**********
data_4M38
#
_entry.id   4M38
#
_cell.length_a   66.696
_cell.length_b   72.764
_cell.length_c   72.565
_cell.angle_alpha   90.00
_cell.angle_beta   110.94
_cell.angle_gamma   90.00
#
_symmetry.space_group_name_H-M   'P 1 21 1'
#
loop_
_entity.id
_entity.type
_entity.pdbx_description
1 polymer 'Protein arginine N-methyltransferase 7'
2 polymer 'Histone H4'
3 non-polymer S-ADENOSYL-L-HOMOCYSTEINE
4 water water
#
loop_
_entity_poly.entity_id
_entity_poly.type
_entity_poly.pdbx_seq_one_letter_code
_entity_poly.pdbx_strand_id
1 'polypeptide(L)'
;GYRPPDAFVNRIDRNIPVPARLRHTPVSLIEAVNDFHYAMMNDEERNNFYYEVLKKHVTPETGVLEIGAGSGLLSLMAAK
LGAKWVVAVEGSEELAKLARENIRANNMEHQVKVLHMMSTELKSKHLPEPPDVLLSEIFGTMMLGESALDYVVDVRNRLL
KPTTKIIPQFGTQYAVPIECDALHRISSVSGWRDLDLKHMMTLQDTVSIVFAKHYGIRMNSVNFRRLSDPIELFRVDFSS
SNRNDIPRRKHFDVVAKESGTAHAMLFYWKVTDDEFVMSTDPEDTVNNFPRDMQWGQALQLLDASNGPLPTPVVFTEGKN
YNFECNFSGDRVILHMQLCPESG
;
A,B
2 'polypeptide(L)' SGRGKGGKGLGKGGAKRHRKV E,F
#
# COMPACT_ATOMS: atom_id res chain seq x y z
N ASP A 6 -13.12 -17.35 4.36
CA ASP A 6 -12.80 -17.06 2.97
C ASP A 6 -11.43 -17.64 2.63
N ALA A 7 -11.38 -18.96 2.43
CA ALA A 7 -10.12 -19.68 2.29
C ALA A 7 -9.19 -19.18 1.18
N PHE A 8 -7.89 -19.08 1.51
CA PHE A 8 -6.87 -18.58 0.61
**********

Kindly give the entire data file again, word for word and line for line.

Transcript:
data_4M38
#
_entry.id   4M38
#
_cell.length_a   66.696
_cell.length_b   72.764
_cell.length_c   72.565
_cell.angle_alpha   90.00
_cell.angle_beta   110.94
_cell.angle_gamma   90.00
#
_symmetry.space_group_name_H-M   'P 1 21 1'
#
loop_
_entity.id
_entity.type
_entity.pdbx_description
1 polymer 'Protein arginine N-methyltransferase 7'
2 polymer 'Histone H4'
3 non-polymer S-ADENOSYL-L-HOMOCYSTEINE
4 water water
#
loop_
_entity_poly.entity_id
_entity_poly.type
_entity_poly.pdbx_seq_one_letter_code
_entity_poly.pdbx_strand_id
1 'polypeptide(L)'
;GYRPPDAFVNRIDRNIPVPARLRHTPVSLIEAVNDFHYAMMNDEERNNFYYEVLKKHVTPETGVLEIGAGSGLLSLMAAK
LGAKWVVAVEGSEELAKLARENIRANNMEHQVKVLHMMSTELKSKHLPEPPDVLLSEIFGTMMLGESALDYVVDVRNRLL
KPTTKIIPQFGTQYAVPIECDALHRISSVSGWRDLDLKHMMTLQDTVSIVFAKHYGIRMNSVNFRRLSDPIELFRVDFSS
SNRNDIPRRKHFDVVAKESGTAHAMLFYWKVTDDEFVMSTDPEDTVNNFPRDMQWGQALQLLDASNGPLPTPVVFTEGKN
YNFECNFSGDRVILHMQLCPESG
;
A,B
2 'polypeptide(L)' SGRGKGGKGLGKGGAKRHRKV E,F
#
# COMPACT_ATOMS: atom_id res chain seq x y z
N ASP A 6 -13.12 -17.35 4.36
CA ASP A 6 -12.80 -17.06 2.97
C ASP A 6 -11.43 -17.64 2.63
N ALA A 7 -11.38 -18.96 2.43
CA ALA A 7 -10.12 -19.68 2.29
C ALA A 7 -9.19 -19.18 1.18
N PHE A 8 -7.89 -19.08 1.51
CA PHE A 8 -6.87 -18.58 0.61